Pogonotium divaricatum J.Dransf., Kew Bull. 34: 766 (1980)

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A rather rare palm of ridges in the headwaters of the major rivers; elsewhere known from the Mulu National Park in Sarawak. (Dransfield, J. 1997: The Rattans of Brunei Darussalam)A


  • P. divaricatum seems to be a speciality of submontane ridge tops and some facies of kerangas. This is a beautiful rattan with its numerous, fine, soft, bristly leaflets. This species was first described from the Mulu National Park in Sarawak where there seemed to be strong differences between it and P. ursinum, described from the First Division of Sarawak. Now, almost twenty years later, we have a wider range of material from different parts of Sarawak and several collections from Brunei and the rather neat differences between the two species are not so clear cut. It is possible that P. divaricatum, differentiated by its smaller number of leaflets, shorter auricles and larger fruit with a greater number of vertical rows of fruit scales, may prove merely to be a robust form of P. ursinum. The material from Brunei is named here P. divaricatum but it must be admitted that it is more or less intermediate between the type specimen and typical plants of P. ursinum from near Kuching in Sarawak. (Dransfield, J. 1997: The Rattans of Brunei Darussalam)A


  • Divaricate, referring to the arrangement of the leaflets in the type specimen (Dransfield, J. 1997: The Rattans of Brunei Darussalam)A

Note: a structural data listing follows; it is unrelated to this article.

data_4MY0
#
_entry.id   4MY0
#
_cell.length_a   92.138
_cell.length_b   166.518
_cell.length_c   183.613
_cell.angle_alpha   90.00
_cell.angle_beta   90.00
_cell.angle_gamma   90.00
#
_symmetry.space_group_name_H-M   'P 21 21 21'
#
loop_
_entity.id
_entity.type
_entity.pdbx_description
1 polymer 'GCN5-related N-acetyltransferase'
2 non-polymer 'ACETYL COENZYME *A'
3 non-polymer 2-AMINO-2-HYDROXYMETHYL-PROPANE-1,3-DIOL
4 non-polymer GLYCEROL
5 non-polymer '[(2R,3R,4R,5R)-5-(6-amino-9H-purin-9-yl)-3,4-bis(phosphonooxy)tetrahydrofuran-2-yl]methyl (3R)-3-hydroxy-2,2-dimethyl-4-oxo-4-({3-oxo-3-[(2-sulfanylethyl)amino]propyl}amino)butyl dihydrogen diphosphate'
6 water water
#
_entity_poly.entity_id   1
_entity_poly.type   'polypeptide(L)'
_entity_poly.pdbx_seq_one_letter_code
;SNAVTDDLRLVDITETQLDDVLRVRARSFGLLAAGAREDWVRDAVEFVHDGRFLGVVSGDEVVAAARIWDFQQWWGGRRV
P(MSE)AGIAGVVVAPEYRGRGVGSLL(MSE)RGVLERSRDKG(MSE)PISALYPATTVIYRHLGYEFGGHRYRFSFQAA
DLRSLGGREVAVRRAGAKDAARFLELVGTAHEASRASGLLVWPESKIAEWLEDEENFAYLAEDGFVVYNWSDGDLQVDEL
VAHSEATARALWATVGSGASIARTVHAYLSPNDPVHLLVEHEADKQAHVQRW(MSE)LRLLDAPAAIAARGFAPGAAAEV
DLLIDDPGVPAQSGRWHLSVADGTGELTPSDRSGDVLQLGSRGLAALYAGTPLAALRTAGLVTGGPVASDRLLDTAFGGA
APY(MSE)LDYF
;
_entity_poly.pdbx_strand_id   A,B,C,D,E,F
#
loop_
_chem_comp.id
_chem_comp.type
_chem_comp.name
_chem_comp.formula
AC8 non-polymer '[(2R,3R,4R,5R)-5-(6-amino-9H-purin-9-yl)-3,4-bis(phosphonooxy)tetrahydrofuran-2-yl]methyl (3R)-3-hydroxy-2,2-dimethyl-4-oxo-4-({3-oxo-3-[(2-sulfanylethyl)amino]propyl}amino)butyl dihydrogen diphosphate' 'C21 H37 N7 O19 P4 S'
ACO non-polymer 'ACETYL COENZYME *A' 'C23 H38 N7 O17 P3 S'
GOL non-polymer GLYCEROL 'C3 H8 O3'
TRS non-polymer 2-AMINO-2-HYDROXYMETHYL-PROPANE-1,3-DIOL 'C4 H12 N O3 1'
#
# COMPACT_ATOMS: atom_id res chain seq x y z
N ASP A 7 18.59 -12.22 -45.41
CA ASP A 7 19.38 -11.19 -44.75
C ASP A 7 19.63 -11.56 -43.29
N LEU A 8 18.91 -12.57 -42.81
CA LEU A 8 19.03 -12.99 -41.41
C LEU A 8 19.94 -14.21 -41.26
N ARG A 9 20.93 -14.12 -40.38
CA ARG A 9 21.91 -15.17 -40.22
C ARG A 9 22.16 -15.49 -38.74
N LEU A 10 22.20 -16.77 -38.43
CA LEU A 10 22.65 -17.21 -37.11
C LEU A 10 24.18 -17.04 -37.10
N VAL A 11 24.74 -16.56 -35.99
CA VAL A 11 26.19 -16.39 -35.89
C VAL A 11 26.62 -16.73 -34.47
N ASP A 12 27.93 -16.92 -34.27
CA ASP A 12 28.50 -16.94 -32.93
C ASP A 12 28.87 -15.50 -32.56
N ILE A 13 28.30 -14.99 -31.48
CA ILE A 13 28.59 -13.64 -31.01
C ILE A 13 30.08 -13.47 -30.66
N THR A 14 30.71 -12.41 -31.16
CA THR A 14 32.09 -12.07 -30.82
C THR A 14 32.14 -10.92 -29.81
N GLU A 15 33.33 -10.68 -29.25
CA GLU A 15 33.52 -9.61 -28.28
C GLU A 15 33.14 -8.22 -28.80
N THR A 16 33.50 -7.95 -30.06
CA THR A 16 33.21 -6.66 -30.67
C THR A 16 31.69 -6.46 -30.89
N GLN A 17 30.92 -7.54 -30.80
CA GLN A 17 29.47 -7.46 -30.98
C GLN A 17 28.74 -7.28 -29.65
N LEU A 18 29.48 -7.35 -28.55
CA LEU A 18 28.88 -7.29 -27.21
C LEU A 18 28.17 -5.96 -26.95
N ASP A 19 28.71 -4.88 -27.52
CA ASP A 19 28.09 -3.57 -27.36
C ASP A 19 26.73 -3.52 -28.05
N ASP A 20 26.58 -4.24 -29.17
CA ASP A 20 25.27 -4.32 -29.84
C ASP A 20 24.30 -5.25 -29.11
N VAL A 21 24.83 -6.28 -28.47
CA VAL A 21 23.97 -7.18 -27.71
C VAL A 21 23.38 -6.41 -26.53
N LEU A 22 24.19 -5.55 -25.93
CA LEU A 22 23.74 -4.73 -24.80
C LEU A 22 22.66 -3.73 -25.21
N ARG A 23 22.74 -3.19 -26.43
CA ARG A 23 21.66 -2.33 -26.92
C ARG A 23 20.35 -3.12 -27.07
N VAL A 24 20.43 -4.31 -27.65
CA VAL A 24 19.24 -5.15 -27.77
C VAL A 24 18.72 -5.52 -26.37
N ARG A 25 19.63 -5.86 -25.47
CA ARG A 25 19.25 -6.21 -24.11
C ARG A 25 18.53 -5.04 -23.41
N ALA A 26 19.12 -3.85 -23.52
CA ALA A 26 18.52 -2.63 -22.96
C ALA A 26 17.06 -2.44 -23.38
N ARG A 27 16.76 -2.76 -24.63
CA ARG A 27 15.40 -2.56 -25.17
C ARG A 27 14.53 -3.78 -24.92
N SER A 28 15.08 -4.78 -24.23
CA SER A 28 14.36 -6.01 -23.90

• Not known. (Dransfield, J. 1997: The Rattans of Brunei Darussalam)A


  • Solitary, short-stemmed, erect rattan, rarely taller than 4 m; stem without sheaths to 10 mm diam., with sheaths to 20 mm diam., internodes 5-10 cm. Sheaths densely covered in fine long black spines to 3 cm, sometimes with straw-coloured tips, mostly in horizontal groups with joined bases, some spines much smaller, bristle-like, and abundant pale brown hairs, the sheaths ending in 2 long, slender, tapering, erect ear-like processes (auricles), one on each side of the petiole, to 20 cm long, 1 cm wide at the base (usually less), ± convex, armed with scattered and grouped spines, the inner surface unarmed. Leaf to 1.2 m, ecirrate; petiole to c. 30 cm, c. 0.5 cm wide at the base, armed with pale reflexed grapnel spines and scattered black spicules and abundant indumentum, later becoming minutely roughened; rachis neatly curved, armed as the petiole; leaflets up to c. 60 on each side of the rachis, very regularly arranged, c. 20 × 1 cm, each with a bunch of fine bristles at the base on the undersurface, and abundant soft bristles on both surfaces, the margins with long bristles interlocking with those of the next leaflet; young leaves tinged pink. Inflorescences small and inconspicuous, borne on the leaf sheaths, held erect between the auricles of the subtending leaf, rarely more than 16 cm long, closely adpressed to the sheaths; peduncle very short or absent, the entire inflorescence enclosed within the unarmed or bristly prophyll, splitting along its length to expose the flowers, other bracts very small. Mature fruit ± barrel-shaped, c. 17 × 14 mm, beaked, covered in 16-17 vertical rows of dull red-brown, thin, scarcely channelled scales. Seed 8 × 6 × 4 mm; sarcotesta sweet and juicy. Seedling leaf pinnate with c. 6 hairy leaflets on each side. (Fig. 72, Pls. 13A, 14C, 14D). (Dransfield, J. 1997: The Rattans of Brunei Darussalam)A

Materials Examined

  • BEL: Melilas, Bt. Batu Patam, Dransfield J. 6594. TEM: Amo, Bt. Belalong, Dransfield J. 7139; Amo, Bt. Belalong, Dransfield J. 7186; Amo, Bt. Belalong, Wong 1508; Amo, Ulu Belalong, Dransfield J. 7378. TUT: Rambai, Bt Bahak, Coode 7093. (Dransfield, J. 1997: The Rattans of Brunei Darussalam)A


    A. Dransfield, J. 1997: The Rattans of Brunei Darussalam